Following hot on the heels of its recent discussion paper on diversity and inclusion, the FCA's Executive Director of Consumers and Competition Sheldon Mills, has given a speech that gives interesting colour on the FCA's developing approach to culture.
Mr Mills’ starting point is that firms with healthy cultures are less prone to misconduct. Firms that are diverse deliver better outcomes for shareholders, customers and markets. Having a clearly articulated culture and purpose is advantageous when a crisis hits, giving a readily accessible standard against which to measure decisions taken under pressure and at speed.
What does this mean for firms' supervisory relationships with the FCA? Mr Mills explains that:
- Culture is difficult to measure and assess and the FCA is still developing its role here.
- The FCA will view a firm’s culture through four lenses: purpose, people, leadership and governance.
- The FCA has a range of supervisory and enforcement tools that it will use to address any issues it identifies.
- Firms should assess market developments and changes through the prism of culture, challenging themselves to consider whether their impact is likely to be positive, negative or neutral. These include changes precipitated by the pandemic. How can people be encouraged to speak up and feel included in hybrid workplaces? What are the impacts of remote working on supervision and control? Firms have been grappling with issues such as these since the start of the first lockdown.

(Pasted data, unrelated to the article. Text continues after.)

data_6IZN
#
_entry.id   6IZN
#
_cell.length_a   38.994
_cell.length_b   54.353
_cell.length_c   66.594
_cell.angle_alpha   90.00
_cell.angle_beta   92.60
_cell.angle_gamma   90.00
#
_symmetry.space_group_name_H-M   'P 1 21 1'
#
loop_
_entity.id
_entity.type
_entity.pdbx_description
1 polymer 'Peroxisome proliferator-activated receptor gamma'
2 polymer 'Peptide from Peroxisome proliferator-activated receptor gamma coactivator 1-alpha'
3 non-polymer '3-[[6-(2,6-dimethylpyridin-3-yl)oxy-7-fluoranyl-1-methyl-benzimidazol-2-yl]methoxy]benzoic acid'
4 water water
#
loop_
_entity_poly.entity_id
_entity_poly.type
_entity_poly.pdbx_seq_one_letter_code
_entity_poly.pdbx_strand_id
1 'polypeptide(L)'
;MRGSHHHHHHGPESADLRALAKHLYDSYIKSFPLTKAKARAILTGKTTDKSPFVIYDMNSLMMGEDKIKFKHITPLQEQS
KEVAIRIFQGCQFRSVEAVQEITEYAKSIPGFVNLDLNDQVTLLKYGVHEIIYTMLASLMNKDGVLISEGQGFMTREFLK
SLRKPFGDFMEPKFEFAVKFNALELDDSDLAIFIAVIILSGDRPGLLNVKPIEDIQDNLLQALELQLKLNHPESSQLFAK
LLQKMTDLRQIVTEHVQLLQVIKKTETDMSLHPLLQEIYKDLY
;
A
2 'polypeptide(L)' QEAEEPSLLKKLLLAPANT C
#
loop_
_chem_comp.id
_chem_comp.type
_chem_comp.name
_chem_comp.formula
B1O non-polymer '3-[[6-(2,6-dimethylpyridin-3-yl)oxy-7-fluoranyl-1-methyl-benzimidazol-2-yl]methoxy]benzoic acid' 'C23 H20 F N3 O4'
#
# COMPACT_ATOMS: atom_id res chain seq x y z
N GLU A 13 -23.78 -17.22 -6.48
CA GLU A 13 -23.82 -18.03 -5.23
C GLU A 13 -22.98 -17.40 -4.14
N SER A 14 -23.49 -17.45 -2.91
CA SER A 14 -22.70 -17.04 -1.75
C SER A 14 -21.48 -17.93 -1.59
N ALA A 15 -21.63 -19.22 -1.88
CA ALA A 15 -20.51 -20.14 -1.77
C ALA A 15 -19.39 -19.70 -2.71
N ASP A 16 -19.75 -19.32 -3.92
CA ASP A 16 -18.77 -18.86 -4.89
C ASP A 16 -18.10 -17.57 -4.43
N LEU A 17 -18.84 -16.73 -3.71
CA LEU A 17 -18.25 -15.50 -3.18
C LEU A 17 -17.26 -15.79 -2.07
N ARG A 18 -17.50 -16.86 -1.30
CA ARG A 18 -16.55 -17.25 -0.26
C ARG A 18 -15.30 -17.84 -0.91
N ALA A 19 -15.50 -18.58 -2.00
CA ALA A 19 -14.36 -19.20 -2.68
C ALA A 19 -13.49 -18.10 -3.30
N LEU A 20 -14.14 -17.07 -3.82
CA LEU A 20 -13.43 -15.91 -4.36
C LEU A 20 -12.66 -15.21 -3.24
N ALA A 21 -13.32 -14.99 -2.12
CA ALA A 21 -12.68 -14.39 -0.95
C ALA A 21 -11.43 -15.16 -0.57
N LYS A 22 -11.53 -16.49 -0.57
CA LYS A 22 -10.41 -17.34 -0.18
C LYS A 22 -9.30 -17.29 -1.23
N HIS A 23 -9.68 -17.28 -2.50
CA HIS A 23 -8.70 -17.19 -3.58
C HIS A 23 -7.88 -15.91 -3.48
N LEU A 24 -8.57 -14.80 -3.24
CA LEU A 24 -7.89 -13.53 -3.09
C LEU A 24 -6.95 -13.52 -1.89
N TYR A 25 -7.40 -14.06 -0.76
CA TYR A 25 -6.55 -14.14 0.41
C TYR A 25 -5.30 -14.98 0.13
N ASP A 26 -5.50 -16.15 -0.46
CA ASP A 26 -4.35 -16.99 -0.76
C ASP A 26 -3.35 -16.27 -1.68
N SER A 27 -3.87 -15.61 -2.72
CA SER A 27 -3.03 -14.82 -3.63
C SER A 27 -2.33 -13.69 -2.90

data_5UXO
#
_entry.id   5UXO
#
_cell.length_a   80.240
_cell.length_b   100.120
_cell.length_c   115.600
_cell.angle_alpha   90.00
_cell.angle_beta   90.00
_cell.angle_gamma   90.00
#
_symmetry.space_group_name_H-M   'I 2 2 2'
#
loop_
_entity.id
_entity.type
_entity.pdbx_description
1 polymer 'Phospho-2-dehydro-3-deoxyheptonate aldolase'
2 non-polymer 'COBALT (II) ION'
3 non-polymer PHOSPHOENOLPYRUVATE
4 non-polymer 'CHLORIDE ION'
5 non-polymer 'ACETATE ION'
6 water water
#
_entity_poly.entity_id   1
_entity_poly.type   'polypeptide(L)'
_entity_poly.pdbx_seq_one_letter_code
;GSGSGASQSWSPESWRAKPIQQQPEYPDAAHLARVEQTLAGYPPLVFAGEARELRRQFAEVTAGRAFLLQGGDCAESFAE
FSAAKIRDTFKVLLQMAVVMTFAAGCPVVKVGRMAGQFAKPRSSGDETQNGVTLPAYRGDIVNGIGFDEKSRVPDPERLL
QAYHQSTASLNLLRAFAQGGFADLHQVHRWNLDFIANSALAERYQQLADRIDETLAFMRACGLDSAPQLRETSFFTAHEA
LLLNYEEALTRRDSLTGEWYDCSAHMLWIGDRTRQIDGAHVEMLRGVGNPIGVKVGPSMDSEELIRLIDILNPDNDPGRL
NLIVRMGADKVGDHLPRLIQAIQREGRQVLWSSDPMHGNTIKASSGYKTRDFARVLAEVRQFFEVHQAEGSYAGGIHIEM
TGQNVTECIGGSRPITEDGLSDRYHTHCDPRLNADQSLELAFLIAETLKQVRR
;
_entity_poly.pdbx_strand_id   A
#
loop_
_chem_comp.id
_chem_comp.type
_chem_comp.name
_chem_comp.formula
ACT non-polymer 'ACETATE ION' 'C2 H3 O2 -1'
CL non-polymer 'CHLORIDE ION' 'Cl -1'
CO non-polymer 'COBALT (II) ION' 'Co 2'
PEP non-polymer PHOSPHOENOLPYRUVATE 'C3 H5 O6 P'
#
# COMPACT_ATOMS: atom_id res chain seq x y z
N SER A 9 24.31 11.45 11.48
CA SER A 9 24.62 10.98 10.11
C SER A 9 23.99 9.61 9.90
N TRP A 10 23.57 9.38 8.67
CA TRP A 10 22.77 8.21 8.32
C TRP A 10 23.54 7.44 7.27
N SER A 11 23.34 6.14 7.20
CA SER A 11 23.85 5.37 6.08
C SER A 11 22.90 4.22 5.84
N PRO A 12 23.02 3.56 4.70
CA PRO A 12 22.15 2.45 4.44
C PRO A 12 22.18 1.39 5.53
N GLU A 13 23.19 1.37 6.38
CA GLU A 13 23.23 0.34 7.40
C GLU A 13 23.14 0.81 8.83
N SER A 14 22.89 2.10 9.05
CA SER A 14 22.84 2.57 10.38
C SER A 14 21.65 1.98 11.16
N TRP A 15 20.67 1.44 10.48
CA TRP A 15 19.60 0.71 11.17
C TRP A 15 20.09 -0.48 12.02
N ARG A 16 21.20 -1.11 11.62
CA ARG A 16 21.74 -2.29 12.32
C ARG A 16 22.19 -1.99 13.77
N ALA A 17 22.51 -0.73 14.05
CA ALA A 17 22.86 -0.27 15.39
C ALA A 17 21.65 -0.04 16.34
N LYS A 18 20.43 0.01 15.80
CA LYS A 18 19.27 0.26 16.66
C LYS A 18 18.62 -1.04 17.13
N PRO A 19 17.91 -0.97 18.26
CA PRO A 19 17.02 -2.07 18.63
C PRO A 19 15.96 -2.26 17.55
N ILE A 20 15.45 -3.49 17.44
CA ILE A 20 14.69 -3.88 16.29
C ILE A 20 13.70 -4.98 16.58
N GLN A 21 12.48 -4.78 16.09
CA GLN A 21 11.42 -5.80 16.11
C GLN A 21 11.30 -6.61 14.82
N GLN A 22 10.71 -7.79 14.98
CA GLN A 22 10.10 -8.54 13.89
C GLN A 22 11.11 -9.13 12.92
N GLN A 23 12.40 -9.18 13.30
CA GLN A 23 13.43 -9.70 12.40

- The FCA will now be looking for 'assurance' that senior managers are proactively guarding their culture in the face of both external and internal threats.
On diversity and inclusion, Mr Mills repeated many of the themes in the joint FCA, PRA and Bank of England discussion paper published in July. He confirmed that next year will see a consultation on specific rules and guidance.
Diversity and inclusion questions are set to become an increasing feature of the FCA's engagement with firms. The challenge for firms will be not just to identify where issues are are impacting negatively on diversity and inclusion, but also to measure and manage these impacts and demonstrate these efforts to the FCA's satisfaction.
Gathering diversity data, particularly in smaller organisations, may conflict with other employer obligations such as those set out in the GDPR. There are competing objectives here that will need to be balanced carefully.
Linklaters has a range of offerings to support you in developing diversity and inclusion within your organisation as part of a broader culture agenda and to help you to develop your diversity and inclusion strategy and risk management. These include our:
- Diversity in Financial Services webpage;
- Diversity Faculty, which provides firms with a full suite of services to help you evolve your diversity and inclusion strategy and create a workplace culture that reflects your organisation’s core values; and
- Culture governance and accountability campaign, with specialist insight into promoting a positive healthy culture and how firms can ensure that their governance structures and systems and controls support this.